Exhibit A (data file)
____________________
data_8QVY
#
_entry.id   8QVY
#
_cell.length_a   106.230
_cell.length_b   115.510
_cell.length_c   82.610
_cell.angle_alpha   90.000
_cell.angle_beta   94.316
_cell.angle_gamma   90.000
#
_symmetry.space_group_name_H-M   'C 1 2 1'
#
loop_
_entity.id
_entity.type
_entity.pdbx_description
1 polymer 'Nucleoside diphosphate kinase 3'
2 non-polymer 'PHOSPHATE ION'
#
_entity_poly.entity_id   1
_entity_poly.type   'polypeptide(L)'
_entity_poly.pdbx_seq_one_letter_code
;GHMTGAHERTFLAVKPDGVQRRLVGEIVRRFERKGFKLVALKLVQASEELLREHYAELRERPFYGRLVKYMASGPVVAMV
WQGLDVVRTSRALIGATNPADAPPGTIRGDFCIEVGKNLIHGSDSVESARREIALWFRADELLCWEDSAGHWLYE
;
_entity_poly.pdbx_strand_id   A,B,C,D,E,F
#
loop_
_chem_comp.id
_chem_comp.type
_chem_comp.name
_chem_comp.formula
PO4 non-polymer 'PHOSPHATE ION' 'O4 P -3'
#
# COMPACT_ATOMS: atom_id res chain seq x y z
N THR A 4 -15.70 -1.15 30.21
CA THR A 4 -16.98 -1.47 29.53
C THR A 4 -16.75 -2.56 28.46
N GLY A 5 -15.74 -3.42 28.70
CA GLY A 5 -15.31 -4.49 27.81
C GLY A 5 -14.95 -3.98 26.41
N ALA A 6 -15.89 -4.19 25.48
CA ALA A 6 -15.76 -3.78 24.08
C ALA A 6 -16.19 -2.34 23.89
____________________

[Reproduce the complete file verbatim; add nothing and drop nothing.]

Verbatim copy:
data_8QVY
#
_entry.id   8QVY
#
_cell.length_a   106.230
_cell.length_b   115.510
_cell.length_c   82.610
_cell.angle_alpha   90.000
_cell.angle_beta   94.316
_cell.angle_gamma   90.000
#
_symmetry.space_group_name_H-M   'C 1 2 1'
#
loop_
_entity.id
_entity.type
_entity.pdbx_description
1 polymer 'Nucleoside diphosphate kinase 3'
2 non-polymer 'PHOSPHATE ION'
#
_entity_poly.entity_id   1
_entity_poly.type   'polypeptide(L)'
_entity_poly.pdbx_seq_one_letter_code
;GHMTGAHERTFLAVKPDGVQRRLVGEIVRRFERKGFKLVALKLVQASEELLREHYAELRERPFYGRLVKYMASGPVVAMV
WQGLDVVRTSRALIGATNPADAPPGTIRGDFCIEVGKNLIHGSDSVESARREIALWFRADELLCWEDSAGHWLYE
;
_entity_poly.pdbx_strand_id   A,B,C,D,E,F
#
loop_
_chem_comp.id
_chem_comp.type
_chem_comp.name
_chem_comp.formula
PO4 non-polymer 'PHOSPHATE ION' 'O4 P -3'
#
# COMPACT_ATOMS: atom_id res chain seq x y z
N THR A 4 -15.70 -1.15 30.21
CA THR A 4 -16.98 -1.47 29.53
C THR A 4 -16.75 -2.56 28.46
N GLY A 5 -15.74 -3.42 28.70
CA GLY A 5 -15.31 -4.49 27.81
C GLY A 5 -14.95 -3.98 26.41
N ALA A 6 -15.89 -4.19 25.48
CA ALA A 6 -15.76 -3.78 24.08
C ALA A 6 -16.19 -2.34 23.89